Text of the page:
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How a concussion started a career

In the clinic and the lab, Michael Hutchison is making his mark

“The goal is to increase and improve the management and rehabilitation of the patients we treat and opportunities for research," says Michael Hutchison (photo by John Hryniuk)

It was the second concussion he received as a University of Toronto Varsity Blues hockey player that really piqued Michael Hutchison’s interest.

“Although the injuries were identical in terms of the diagnosis, I felt completely different,” he says. “I wanted to know why.”

An undergraduate research placement eventually turned into graduate school and a postdoctoral position at St. Michael’s Hospital in Toronto. Hutchison is now a research associate in the Faculty of Kinesiology and Physical Education’s Concussion Program.

Focused on concussion in sport, the research program has three areas of focus: prevention, management and education. It works closely with U of T’s David L. MacIntosh Sport Medicine Clinic.

“There is an inherent risk of injury in all sports,” says Hutchison, who is also an assistant coach for the Varsity Blues men’s hockey team. “But unlike a sprain, concussion is a brain injury that affects thinking and emotions, for which there is no predictable recovery pattern.”

Hutchison’s PhD research examined how concussions occur in professional hockey and involved the National Hockey League (NHL), the NHL Players’ Association and hundreds of hours of video. It also informed an NHL rule change, which he finds gratifying. “From a research perspective, you hope your work will translate into policy,” he says.  More recent work from Hutchison’s time at St. Michael’s included a thorough examination of “knockouts” (head trauma) in Mixed Martial Arts fighting.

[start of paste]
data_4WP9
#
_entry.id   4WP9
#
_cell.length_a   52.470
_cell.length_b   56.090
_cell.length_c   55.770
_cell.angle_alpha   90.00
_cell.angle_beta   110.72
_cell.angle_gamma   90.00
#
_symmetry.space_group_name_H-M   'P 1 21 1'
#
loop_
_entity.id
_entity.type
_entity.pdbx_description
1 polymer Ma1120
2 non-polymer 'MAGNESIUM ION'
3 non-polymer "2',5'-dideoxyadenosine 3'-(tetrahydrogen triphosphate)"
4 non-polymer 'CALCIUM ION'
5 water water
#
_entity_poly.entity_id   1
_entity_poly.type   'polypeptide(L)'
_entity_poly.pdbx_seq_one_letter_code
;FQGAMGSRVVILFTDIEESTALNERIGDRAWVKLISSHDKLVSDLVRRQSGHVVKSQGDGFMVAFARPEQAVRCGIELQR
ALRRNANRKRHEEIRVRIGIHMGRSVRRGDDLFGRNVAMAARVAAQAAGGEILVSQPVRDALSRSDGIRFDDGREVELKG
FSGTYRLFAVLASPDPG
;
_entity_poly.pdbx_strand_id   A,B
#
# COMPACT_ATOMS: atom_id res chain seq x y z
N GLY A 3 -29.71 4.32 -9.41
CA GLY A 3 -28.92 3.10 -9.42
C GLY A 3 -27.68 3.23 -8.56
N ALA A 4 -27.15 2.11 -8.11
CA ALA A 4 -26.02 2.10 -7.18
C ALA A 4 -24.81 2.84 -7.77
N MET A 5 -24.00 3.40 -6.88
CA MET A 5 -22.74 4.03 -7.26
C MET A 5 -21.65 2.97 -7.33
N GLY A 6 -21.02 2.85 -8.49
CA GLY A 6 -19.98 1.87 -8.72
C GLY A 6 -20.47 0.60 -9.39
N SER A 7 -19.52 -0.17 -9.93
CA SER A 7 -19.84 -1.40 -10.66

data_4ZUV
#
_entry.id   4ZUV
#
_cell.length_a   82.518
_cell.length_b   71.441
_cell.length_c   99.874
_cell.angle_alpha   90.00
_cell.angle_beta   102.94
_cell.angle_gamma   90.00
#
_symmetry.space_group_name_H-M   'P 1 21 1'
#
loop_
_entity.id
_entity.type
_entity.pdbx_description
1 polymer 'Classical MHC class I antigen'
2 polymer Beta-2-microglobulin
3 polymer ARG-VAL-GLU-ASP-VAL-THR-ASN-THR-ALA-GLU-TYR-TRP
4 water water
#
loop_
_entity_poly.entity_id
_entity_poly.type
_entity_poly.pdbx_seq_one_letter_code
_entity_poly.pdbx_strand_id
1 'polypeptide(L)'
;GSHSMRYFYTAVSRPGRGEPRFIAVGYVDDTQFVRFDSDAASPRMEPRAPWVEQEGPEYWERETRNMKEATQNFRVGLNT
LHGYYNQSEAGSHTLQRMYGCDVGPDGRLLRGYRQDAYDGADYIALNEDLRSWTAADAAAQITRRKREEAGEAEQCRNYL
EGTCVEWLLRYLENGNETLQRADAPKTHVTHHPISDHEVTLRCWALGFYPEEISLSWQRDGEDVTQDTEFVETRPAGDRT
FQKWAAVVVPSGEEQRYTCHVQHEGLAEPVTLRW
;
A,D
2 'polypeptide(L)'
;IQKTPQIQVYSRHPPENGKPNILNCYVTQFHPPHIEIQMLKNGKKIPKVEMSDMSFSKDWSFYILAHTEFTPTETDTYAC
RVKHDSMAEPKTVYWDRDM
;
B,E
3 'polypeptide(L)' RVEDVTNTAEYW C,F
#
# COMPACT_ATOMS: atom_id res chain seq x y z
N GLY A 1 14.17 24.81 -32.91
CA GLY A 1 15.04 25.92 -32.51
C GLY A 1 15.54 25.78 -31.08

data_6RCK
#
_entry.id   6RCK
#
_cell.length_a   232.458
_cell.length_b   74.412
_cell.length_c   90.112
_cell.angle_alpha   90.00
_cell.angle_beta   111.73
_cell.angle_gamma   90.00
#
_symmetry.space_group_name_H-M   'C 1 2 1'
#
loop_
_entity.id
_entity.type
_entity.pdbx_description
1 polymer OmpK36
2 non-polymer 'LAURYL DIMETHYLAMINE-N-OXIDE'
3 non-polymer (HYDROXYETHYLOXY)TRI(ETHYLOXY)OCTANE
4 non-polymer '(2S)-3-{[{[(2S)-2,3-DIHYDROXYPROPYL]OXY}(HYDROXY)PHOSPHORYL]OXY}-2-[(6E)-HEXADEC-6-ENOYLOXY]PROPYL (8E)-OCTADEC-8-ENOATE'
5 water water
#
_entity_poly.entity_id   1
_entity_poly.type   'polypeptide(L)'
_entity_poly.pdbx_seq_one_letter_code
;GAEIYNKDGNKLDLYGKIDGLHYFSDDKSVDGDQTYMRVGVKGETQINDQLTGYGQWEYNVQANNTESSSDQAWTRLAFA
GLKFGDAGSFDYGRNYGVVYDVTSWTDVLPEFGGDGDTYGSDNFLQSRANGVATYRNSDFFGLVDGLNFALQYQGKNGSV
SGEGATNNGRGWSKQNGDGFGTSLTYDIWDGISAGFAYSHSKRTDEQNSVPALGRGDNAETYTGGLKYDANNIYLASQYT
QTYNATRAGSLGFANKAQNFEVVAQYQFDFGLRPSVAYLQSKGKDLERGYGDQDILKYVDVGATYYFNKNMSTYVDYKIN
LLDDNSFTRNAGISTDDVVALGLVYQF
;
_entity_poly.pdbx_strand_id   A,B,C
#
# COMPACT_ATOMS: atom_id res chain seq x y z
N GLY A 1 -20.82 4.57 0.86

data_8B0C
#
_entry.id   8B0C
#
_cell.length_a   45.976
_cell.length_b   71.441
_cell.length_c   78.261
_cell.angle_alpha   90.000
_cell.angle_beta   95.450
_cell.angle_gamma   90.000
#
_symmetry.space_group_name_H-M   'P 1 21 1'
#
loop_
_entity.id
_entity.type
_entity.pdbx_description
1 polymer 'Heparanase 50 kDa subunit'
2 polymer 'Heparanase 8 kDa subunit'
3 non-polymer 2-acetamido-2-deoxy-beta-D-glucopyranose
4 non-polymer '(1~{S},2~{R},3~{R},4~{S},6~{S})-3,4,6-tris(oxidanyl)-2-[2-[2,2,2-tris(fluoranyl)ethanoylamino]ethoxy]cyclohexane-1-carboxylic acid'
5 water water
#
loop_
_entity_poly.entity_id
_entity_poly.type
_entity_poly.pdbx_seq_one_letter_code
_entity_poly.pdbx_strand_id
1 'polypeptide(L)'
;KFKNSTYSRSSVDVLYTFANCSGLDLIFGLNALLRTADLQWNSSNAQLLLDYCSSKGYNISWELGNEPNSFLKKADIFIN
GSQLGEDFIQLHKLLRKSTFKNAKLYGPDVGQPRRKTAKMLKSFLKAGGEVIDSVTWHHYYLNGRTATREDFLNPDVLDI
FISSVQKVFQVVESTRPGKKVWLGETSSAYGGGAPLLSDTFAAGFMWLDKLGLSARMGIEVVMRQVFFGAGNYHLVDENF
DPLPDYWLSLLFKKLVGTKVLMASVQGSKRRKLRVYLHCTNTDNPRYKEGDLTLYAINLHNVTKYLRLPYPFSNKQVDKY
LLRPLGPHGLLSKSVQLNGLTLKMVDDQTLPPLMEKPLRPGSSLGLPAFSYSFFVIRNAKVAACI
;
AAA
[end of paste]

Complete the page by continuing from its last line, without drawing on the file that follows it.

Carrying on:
In his current role as a research associate, Hutchison devotes his time to research and is removed from the administrative and teaching responsibilities that come with being a professor. A PhD is required for the job, and some postdoctoral work is usually necessary to attain the skills for the role, he says.

Focusing entirely on research means Hutchison can develop a program specific to his interests while further honing his abilities and increasing his knowledge. He also collaborates with professors in the faculty to develop research and funding opportunities.

He says that as a research associate he’s been provided with a unique opportunity to develop a better rehabilitative model for concussion in the MacIntosh Clinic, where he is the director of the concussion program.

“The goal is to increase and improve the management and rehabilitation of the patients we treat and opportunities for research,” he says. “This position allowed me to help build and refine the program from an administrative and management perspective.”

Hutchison’s goal is continued involvement with the concussion program, and a professorship. “My passion is academia and research, and it’s unique to have a clinic here. Right now I have the best of both worlds.”

This article originally appeared in the magazine Edge, published by U of T's Office of the Vice-President, Research & Innovation. (Read more articles from Edge online.)